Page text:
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Oxford Student Interview | Part 2: Why you should consider studying UK-China relations.

Updated: Jul 4

Matthew Hurst (Oxford '21, Manchester '15) completed his MSc in Contemporary Chinese Studies at the University of Oxford. His professional background is in operations roles with a focus on UK-China projects. He has been a member of delegations between the UK and China, spoken at conferences, and published articles about UK-China. Matthew earned a First Class BA in Philosophy from the University of Manchester, receiving the Dean's Award and three other awards.


This is the final part in a 4-part series featuring Matthew's advice and experience.

 

Key Words:

  • "Beyond political policies and economic figures is a fascinating, complex and evolving society."

  • "Appreciates that other perspectives exist."



Q: What initially made you interested in UK and China relations?

A: Money. When I graduated from my undergraduate degree and joined the workforce, we were in the depths of the so-called ‘golden age’ of UK-China relations. The UK government and government-funded bodies were looking to increase ties with China in any way possible, and private companies followed their lead. The ‘golden age’ has long since evaporated, but most people will acknowledge that China is already an economic superpower. Like any other nation, it also uses its economic leverage for political purposes, too: the two spheres are inexorably linked.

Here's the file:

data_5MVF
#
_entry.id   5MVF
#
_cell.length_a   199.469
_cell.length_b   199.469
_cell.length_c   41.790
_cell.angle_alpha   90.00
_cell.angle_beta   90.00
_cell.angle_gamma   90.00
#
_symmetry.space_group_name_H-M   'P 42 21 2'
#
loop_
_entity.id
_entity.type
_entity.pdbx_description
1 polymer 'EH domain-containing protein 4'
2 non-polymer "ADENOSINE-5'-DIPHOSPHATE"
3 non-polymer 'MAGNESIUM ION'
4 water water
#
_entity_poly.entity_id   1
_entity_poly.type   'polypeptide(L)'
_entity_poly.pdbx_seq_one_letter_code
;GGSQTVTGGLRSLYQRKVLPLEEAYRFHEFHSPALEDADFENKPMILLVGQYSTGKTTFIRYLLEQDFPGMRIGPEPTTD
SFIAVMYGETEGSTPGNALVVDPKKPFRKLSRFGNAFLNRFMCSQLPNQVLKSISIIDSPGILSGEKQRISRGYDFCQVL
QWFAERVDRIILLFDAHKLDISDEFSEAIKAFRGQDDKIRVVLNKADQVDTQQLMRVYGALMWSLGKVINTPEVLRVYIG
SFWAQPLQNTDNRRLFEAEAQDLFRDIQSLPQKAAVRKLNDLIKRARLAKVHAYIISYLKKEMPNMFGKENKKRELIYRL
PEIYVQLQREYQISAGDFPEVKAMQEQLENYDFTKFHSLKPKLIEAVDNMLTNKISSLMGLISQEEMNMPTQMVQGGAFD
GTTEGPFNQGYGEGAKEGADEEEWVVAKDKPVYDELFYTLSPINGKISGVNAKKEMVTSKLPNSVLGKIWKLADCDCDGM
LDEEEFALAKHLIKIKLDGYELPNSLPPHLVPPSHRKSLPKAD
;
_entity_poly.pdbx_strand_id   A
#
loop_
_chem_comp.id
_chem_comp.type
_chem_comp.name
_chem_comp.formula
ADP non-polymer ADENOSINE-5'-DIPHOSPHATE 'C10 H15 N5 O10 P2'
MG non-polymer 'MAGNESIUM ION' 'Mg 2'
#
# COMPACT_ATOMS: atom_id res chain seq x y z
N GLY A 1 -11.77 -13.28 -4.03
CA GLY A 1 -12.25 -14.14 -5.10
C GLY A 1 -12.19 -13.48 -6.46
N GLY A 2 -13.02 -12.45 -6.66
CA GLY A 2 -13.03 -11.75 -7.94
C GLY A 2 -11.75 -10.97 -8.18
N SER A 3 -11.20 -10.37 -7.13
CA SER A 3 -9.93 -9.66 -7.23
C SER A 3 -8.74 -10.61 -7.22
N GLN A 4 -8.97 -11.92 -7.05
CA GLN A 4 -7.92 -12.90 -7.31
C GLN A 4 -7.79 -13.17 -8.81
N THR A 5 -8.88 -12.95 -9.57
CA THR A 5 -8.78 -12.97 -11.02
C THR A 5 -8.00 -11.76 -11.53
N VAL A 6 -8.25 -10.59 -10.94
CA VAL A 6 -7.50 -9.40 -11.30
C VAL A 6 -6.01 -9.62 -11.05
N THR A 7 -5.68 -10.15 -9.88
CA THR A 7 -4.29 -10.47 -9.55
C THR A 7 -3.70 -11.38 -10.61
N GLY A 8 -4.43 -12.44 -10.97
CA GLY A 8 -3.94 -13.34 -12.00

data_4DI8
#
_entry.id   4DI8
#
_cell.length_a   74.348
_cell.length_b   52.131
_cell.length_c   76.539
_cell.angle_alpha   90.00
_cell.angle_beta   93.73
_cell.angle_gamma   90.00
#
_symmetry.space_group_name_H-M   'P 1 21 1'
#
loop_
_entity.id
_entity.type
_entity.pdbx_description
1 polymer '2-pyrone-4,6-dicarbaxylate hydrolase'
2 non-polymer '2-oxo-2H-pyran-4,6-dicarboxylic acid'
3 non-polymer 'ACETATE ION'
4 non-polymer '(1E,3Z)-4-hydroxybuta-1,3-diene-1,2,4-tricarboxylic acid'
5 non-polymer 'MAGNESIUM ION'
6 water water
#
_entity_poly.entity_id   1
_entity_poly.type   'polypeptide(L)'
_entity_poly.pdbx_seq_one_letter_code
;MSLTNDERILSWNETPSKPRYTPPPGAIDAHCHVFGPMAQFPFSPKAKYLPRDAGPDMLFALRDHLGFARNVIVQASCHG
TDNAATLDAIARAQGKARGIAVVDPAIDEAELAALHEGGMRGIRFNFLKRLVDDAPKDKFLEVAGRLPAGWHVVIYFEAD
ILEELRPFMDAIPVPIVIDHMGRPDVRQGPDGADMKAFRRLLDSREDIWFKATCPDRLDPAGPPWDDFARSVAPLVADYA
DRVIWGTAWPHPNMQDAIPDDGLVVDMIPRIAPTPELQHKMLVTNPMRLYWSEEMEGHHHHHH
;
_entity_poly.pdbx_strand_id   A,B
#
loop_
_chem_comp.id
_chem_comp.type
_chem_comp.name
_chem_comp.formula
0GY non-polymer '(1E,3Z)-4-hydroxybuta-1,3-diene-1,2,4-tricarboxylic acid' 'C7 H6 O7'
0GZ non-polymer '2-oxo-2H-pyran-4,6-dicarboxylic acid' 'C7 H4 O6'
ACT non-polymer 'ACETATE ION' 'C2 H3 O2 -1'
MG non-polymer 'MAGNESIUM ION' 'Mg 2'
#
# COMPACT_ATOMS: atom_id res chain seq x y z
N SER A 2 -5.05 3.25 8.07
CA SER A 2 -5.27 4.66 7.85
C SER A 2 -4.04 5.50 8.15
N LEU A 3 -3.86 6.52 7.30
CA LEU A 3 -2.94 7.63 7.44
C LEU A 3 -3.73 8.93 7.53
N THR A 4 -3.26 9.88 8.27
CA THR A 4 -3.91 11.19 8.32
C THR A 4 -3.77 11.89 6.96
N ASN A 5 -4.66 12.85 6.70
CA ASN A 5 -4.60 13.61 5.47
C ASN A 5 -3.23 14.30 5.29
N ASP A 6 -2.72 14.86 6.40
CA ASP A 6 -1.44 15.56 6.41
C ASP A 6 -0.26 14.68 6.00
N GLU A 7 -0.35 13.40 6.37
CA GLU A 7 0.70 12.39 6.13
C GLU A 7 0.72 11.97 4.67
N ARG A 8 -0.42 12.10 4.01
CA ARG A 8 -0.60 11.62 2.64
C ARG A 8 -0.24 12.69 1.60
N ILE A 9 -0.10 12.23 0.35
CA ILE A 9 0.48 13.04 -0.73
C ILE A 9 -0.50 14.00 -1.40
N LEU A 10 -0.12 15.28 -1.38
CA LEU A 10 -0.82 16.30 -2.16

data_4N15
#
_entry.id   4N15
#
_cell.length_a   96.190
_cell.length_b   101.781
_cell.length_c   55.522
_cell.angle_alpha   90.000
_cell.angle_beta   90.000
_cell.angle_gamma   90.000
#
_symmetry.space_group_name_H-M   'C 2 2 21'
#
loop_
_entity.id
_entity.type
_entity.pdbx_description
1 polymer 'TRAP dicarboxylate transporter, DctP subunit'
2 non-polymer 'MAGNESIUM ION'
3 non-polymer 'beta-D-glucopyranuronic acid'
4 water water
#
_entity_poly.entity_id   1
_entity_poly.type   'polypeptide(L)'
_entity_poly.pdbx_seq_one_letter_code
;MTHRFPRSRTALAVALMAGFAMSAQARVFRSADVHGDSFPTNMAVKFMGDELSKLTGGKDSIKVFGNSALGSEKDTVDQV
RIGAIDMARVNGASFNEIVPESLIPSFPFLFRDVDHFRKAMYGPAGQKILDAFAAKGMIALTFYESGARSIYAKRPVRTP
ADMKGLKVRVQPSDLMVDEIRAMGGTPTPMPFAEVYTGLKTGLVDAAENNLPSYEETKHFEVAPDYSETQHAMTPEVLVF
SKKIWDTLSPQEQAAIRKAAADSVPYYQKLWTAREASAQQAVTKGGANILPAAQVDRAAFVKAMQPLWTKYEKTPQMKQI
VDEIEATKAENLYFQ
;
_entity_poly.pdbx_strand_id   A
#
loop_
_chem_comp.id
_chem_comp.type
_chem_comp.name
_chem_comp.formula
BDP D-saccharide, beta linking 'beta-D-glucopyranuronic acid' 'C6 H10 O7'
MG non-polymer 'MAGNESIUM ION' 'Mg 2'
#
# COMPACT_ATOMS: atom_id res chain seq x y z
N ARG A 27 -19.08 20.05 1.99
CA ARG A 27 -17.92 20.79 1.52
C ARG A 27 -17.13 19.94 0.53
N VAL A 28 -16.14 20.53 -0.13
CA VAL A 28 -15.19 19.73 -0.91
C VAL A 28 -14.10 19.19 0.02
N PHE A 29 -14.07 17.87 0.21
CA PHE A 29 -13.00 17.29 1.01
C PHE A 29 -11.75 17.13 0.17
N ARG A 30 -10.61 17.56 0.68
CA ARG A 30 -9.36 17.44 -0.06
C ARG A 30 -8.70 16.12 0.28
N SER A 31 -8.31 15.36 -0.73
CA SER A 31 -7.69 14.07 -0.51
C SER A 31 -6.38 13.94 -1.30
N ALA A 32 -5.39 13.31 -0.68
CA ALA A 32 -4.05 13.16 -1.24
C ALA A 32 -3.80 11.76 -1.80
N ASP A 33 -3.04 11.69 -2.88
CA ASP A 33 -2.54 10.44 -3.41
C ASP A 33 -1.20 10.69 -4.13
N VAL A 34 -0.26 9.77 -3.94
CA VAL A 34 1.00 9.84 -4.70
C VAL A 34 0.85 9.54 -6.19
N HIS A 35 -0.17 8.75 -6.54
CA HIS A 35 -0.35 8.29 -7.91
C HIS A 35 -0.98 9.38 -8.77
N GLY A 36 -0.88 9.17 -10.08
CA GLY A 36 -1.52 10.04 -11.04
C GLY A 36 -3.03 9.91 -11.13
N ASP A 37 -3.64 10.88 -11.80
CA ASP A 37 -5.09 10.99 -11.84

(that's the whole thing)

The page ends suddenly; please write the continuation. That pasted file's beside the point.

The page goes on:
Beyond political policies and economic figures is a fascinating, complex and evolving society. China’s history, the interactions China has had in both the recent and distant past with other nations, and the wider social landscape in which China’s political and business leaders are embedded all feed into the UK-China relationship. These ‘softer’ aspects have traditionally been overlooked, but are nonetheless significant motivating factors providing the frame through which contemporary relations are seen. I wrote more about this in an essay for Young Diplomat Review.


Q: What type of person do you think could work well in international relations?

A: Someone who does not see themselves as the centre of the universe and appreciates that other perspectives exist.



Thanks for reading!
  • If you were interested in this article, read more about Careers here.

  • Read all of Matthew's articles here.


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